1.Forced reading. for older children, sometimes homework is in the form of assigned readings. Usually a report has to be handed in at the end.
2.Don’t turn it into a pressurized teaching session. Yes, you hope that they learn something from the reading but don’t make that your main objective.
3.Limiting what children read. Imagine if you loved sci-fi books but was told you could only read classics.
4.Reading books that are too difficult for their reading level. It is very discouraging for children to open a book and not know how to read many of the words.
5.The ultimate goal of fluency is better comprehension. Incorrect phrasing and a slow rate of speed can impede comprehension, especially as texts get longer.
6.Television, video and computer games takes center stage when it comes to relaxation and entertainment.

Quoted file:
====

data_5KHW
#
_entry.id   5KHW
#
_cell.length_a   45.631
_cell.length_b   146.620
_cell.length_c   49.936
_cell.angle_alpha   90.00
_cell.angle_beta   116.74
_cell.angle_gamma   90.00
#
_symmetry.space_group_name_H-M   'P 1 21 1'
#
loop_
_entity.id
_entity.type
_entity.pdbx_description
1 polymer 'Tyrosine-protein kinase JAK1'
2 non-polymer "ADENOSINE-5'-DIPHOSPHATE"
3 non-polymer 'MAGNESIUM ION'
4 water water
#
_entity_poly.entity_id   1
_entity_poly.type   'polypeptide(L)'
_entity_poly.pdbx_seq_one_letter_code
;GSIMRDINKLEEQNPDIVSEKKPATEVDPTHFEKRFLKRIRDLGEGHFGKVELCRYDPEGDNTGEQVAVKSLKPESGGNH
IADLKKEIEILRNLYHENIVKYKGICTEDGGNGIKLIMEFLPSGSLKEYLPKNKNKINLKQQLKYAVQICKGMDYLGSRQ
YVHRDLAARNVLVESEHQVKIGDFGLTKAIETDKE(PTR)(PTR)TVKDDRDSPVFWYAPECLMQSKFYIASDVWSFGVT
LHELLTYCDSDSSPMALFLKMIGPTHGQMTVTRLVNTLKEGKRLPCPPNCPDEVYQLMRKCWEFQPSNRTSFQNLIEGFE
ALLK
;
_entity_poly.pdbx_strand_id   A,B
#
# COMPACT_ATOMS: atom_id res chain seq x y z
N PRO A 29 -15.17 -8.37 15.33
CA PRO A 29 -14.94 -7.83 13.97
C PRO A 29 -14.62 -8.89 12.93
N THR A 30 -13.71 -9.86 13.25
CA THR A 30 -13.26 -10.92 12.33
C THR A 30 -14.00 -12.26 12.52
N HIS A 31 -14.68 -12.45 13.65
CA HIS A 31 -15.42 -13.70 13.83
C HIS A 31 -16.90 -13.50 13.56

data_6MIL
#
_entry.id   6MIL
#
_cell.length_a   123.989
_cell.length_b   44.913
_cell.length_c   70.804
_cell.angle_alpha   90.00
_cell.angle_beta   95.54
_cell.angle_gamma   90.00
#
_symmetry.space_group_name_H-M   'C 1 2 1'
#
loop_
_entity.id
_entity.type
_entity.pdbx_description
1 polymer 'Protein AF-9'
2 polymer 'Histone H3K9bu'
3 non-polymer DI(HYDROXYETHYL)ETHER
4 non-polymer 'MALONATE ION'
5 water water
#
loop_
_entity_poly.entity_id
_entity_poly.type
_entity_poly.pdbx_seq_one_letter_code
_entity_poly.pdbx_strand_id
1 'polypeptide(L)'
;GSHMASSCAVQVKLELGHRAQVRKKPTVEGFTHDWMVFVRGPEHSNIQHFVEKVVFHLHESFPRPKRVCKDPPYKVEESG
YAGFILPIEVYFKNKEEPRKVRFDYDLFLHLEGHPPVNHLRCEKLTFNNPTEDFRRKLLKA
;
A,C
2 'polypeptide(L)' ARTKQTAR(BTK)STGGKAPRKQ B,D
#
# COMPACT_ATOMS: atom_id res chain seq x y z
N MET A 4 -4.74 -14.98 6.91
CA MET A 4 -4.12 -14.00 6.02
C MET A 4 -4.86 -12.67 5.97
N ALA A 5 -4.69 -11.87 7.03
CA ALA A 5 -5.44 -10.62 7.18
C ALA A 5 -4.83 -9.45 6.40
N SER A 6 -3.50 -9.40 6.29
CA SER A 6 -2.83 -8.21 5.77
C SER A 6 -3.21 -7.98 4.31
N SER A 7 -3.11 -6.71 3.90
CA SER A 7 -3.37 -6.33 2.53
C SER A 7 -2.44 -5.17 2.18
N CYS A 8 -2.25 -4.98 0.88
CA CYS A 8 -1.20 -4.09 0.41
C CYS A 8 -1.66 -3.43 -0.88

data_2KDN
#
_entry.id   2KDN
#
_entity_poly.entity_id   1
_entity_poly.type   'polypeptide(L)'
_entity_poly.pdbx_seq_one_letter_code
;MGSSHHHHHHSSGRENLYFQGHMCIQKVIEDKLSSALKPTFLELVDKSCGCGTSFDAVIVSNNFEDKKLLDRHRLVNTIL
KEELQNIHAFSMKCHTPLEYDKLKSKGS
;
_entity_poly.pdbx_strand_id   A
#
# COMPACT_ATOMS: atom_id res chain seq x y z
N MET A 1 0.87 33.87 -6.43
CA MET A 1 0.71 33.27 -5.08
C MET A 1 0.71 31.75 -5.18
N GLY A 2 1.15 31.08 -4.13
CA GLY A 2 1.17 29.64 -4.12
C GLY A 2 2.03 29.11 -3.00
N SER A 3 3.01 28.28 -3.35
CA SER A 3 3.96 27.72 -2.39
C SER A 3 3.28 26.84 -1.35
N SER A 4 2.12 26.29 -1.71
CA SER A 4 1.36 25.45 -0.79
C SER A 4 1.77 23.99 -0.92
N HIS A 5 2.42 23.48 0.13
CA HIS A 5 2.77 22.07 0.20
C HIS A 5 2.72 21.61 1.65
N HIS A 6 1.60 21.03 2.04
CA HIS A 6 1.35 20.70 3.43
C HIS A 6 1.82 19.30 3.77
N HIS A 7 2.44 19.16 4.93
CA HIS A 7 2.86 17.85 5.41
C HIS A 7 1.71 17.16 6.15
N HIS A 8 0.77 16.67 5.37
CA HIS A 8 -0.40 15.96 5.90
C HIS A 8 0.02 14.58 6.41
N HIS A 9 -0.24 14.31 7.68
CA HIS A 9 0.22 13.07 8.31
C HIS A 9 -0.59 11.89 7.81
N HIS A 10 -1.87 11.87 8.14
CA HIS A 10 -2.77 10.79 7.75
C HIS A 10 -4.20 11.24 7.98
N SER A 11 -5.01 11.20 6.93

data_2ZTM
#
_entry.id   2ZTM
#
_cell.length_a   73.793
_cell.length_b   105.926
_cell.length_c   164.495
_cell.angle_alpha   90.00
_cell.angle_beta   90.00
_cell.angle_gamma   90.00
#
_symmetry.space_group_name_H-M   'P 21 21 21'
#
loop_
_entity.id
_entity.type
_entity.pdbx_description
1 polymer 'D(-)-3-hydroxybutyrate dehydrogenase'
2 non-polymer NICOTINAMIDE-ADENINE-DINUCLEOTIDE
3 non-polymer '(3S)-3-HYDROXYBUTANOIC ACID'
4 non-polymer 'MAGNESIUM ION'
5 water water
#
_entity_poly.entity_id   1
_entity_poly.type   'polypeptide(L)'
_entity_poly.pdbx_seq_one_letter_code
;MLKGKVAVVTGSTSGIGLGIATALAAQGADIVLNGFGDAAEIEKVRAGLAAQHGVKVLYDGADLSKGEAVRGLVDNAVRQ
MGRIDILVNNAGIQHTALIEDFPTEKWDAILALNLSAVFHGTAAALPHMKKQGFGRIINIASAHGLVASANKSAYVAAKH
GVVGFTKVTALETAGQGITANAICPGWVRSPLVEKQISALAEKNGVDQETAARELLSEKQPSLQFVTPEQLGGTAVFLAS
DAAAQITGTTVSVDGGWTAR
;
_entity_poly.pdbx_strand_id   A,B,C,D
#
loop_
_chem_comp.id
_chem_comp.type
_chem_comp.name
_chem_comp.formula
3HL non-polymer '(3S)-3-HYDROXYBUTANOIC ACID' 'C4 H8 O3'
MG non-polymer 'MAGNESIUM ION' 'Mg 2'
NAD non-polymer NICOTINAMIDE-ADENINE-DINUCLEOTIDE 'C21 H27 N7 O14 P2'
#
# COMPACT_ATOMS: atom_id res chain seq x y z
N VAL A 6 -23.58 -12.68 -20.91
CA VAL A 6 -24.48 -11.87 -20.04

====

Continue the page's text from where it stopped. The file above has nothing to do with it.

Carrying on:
7.Peer pressure. This is another factor that affects older children. Kids can be cruel with their branding and teasing.
8.Reading books that are of no interest to them. How do children regard these books? BORING! To a young boy, reading a book on dinosaurs may be more captivating than reading a book about Dick and Jane.
9.Reading sessions are more like drilling sessions. Don’t quiz and test children when reading. It’s ok to point things out and ask questions to promote thinking but make sure it stays FUN.
10.Reading sessions turn into screaming and put down sessions. Parents need to hold realistic expectations of their children. Control frustrations when children don’t excel as fast as you wish they would.
11.Fluency will be a struggle if the text is too difficult. A huge part of fluency is being able to read the words automatically and accurately. If the words are too difficult, fluency will be compromised. If you want to really zero in on fluency, find a text that is almost too easy. This takes the brain off figuring out the words and on to fluency.